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I'm using Wireshark to sniff the network and detect the VoIP calls. Detected VoIP calls can be seen from GUI (Telephony->VoIP Calls).

Now I want to get this list from command line. I searched through wireshark documents, but couldn't find a command to do that.

I'm using the commands like

tshark -r myFile -R "sip.CSeq.method eq INVITE"

from this topic : Filtering VoIP calls with tshark

Is there a command to show that voip call list from command line, or do i have to parse the outputs and create my own list? Do you suggest any other tool to do that?

Any help would be greatly appreciated.

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What exactly do you want as the output? I suspect you will need to do some post-processing to get higher level info. – yotommy Jan 15 '14 at 12:59
    
I want to create a list as the output including these fields of each SIP conversation just like in GUI : From, To, Initial Speaker, Start Time, Stop Time, State. – user3197944 Jan 15 '14 at 13:04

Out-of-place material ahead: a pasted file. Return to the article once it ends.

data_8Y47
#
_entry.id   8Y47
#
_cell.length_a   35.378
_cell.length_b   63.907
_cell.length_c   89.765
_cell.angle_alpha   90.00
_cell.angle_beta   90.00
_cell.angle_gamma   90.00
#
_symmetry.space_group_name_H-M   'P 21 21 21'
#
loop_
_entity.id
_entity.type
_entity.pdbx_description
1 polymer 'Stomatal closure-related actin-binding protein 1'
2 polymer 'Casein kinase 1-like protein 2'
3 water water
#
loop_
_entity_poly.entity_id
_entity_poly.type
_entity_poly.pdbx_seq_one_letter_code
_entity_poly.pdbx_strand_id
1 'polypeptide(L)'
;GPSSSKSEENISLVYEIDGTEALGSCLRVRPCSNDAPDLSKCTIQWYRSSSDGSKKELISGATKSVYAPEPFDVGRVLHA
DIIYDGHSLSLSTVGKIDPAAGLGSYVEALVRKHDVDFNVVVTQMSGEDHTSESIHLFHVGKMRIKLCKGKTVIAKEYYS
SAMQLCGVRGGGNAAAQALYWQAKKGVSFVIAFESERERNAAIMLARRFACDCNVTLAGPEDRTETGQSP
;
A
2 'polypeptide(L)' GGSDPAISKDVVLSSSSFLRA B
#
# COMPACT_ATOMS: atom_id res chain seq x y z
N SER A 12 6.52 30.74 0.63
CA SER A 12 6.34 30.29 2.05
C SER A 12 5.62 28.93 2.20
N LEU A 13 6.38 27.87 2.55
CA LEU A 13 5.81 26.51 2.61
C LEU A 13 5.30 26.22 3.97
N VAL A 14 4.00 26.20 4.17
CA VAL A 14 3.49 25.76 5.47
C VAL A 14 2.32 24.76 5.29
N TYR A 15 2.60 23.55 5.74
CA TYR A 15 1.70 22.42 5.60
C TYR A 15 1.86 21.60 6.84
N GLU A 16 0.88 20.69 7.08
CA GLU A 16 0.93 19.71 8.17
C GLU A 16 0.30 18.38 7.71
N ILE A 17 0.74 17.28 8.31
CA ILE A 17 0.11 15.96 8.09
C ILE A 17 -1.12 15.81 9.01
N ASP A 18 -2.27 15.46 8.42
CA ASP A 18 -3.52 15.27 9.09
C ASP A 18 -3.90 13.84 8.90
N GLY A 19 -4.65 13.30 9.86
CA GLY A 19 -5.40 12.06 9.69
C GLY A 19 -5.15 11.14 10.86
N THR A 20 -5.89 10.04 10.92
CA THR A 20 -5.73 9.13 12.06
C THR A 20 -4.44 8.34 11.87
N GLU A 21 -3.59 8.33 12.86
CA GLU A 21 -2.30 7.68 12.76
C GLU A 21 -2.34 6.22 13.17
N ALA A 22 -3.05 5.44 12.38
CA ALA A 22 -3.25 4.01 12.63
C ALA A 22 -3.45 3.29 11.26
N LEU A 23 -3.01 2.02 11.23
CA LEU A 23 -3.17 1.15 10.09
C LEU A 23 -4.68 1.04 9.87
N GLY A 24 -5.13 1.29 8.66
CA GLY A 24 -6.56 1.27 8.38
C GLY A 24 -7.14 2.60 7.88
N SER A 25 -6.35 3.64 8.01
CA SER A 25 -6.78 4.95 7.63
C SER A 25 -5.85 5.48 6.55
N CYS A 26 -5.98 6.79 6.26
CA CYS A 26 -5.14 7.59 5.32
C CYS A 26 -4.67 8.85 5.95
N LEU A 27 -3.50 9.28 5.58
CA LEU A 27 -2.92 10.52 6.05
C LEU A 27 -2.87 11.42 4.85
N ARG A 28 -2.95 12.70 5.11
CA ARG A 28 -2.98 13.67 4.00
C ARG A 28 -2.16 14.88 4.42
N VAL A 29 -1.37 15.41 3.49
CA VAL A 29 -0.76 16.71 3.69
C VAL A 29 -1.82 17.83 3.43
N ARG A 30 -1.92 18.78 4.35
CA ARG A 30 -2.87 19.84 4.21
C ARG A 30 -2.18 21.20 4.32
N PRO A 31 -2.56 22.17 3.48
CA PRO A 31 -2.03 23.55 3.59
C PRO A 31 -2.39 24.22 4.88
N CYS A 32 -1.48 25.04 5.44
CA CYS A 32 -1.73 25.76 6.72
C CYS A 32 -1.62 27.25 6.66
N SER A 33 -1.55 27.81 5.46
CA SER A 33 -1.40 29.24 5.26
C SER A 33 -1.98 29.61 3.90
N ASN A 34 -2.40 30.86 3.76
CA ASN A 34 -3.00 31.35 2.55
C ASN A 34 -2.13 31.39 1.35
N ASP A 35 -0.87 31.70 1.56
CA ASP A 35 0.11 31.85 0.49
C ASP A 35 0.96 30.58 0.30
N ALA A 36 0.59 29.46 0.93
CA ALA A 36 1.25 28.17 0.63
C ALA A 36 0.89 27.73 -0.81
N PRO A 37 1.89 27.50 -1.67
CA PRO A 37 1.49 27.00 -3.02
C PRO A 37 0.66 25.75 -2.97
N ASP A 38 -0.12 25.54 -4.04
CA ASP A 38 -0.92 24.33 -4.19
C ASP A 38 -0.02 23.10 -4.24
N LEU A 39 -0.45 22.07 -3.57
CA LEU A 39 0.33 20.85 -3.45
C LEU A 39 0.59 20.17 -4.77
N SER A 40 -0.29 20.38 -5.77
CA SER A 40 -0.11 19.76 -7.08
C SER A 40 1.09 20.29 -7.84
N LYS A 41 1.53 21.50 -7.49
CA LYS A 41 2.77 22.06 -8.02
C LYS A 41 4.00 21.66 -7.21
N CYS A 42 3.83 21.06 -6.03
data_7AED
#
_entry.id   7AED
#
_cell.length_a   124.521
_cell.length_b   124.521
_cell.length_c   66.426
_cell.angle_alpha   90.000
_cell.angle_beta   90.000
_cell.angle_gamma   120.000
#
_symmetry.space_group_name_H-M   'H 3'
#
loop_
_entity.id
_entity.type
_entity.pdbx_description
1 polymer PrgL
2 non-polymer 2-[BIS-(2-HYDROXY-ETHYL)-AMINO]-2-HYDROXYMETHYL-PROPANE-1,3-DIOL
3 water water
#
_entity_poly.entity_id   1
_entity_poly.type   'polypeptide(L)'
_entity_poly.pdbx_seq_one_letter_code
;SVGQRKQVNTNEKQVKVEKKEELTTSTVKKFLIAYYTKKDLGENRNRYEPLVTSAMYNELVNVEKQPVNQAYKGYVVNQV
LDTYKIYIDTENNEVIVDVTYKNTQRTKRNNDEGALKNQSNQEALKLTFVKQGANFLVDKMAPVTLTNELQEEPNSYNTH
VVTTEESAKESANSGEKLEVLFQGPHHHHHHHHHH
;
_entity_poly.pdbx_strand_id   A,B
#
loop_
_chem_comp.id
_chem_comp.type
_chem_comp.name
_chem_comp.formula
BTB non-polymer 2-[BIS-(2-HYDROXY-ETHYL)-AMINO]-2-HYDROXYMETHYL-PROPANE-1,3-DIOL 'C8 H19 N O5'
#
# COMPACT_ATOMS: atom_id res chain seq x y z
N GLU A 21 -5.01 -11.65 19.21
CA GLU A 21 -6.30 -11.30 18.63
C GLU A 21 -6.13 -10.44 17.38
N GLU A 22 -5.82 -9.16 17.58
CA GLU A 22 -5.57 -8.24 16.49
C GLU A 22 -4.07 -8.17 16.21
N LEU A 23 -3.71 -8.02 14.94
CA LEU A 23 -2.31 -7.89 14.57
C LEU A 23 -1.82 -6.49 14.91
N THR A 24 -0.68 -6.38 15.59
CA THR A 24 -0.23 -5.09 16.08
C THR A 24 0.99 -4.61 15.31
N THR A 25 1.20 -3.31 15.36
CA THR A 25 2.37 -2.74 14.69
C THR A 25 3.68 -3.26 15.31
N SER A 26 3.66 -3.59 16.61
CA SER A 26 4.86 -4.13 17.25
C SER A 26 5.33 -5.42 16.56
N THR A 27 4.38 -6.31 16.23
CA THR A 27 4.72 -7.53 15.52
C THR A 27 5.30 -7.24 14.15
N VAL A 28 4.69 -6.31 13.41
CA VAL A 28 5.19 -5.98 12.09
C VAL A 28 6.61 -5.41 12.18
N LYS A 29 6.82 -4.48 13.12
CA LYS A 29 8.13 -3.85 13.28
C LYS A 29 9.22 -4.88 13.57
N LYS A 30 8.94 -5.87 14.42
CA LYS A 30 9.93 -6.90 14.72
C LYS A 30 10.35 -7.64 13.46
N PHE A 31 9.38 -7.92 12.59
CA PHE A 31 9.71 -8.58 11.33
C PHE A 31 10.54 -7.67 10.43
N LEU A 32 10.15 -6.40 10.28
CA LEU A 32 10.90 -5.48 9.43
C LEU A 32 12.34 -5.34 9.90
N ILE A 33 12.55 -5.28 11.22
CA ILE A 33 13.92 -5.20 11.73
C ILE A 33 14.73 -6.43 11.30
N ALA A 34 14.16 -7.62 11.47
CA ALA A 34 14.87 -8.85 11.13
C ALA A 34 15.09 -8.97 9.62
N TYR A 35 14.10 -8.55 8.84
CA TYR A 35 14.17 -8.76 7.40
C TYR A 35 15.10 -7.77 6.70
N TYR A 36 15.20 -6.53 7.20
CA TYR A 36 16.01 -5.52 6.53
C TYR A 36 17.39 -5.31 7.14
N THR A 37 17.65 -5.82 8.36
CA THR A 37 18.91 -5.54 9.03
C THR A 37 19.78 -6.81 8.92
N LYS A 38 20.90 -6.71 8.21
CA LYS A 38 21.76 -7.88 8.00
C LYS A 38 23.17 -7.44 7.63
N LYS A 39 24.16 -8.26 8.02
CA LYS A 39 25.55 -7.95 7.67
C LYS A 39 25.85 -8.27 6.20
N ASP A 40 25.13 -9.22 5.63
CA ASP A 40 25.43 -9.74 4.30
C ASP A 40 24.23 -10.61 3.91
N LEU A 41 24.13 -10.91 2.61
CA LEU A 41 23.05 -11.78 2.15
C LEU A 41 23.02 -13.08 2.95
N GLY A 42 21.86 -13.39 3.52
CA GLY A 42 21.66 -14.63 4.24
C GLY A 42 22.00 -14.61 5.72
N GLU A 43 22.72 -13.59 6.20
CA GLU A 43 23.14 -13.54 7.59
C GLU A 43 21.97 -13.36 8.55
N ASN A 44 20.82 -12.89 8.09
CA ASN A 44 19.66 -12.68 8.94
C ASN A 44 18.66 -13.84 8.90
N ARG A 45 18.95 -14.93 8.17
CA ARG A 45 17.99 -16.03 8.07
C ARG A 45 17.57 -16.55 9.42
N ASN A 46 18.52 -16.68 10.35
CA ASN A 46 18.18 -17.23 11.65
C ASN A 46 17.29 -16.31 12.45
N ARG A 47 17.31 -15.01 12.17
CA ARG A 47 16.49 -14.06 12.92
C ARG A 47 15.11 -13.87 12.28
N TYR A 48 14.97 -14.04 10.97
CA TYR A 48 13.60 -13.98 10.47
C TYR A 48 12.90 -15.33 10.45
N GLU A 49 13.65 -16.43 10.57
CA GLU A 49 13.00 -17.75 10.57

up vote 1 down vote accepted

I don't know of any way to coax tshark to give you what the Wireshark GUI does. You can do this by post-processing the output from tshark, but it will be a fair amount of work. One approach would be to:

  • Have tshark to display the full details of the SIP packets (e.g., with -v)
  • Pipe this to a process that will extract info from each packet. This process will need to detect packet boundaries, since the input will have multiple lines per packet.
  • This process will need to store selected info from these packets (such as From, To, Start Time, etc.) and correlate this info across packets based on dialog identifiers.
  • The process will need to understand the SIP protocol well enough to determine when calls are confirmed, terminated, etc.

This is certainly doable, but I wanted you to know what you are getting into.

An alternative to a separate process (that I have no experience with) is to write a Wireshark script in Lua, and invoke that via tshark -Xlua_script:my_script.lua (using a version of tshark compiled with Lua support). An example to help you get started can be found here under the example "Dump VoIP calls into separate files" (or similarly here on Google Code). The advantages are:

  • You automatically have access to the parsed SIP message.
  • It is easy to tell where the packet begins and ends.
  • Everything runs in a single process.

For me, the downside is that I would have to learn a new language (not the worst thing in the world).

EDIT: Looks like the SIP dissector in wireshark/tshark can help quite a bit if you use the Lua script approach; for instance, you can inspect sip.response-request on a SIP response to find the packet number of matching request.

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